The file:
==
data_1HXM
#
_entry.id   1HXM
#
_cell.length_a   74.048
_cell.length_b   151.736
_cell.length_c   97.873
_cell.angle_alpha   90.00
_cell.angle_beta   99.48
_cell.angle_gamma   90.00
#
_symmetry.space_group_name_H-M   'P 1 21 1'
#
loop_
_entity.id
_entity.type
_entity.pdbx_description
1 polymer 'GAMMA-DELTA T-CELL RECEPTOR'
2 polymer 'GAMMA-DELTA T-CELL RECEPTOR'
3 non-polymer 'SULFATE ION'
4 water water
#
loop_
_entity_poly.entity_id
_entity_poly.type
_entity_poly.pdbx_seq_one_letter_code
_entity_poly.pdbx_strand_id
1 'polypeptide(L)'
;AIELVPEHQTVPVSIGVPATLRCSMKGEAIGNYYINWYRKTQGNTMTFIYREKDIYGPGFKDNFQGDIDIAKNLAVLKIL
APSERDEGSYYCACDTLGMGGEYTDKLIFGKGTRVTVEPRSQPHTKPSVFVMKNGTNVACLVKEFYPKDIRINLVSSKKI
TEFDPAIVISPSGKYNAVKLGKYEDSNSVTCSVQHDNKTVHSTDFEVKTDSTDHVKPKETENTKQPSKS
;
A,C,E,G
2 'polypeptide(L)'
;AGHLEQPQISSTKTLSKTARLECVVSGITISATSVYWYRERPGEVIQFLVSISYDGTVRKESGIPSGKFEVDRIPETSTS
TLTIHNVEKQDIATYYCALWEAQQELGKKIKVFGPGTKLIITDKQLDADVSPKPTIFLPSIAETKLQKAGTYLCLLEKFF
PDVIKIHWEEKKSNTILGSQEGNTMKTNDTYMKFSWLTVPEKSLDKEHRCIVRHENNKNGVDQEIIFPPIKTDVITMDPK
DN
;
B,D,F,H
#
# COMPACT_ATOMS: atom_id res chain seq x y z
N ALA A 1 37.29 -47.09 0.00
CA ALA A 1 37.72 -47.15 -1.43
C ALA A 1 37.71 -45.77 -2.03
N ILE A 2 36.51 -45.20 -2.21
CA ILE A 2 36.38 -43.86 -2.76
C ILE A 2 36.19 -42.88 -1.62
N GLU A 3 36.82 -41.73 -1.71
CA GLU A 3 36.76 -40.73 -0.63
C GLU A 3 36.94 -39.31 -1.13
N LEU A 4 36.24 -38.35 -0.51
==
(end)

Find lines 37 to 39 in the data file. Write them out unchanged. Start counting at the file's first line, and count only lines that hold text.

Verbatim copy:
PDVIKIHWEEKKSNTILGSQEGNTMKTNDTYMKFSWLTVPEKSLDKEHRCIVRHENNKNGVDQEIIFPPIKTDVITMDPK
DN
;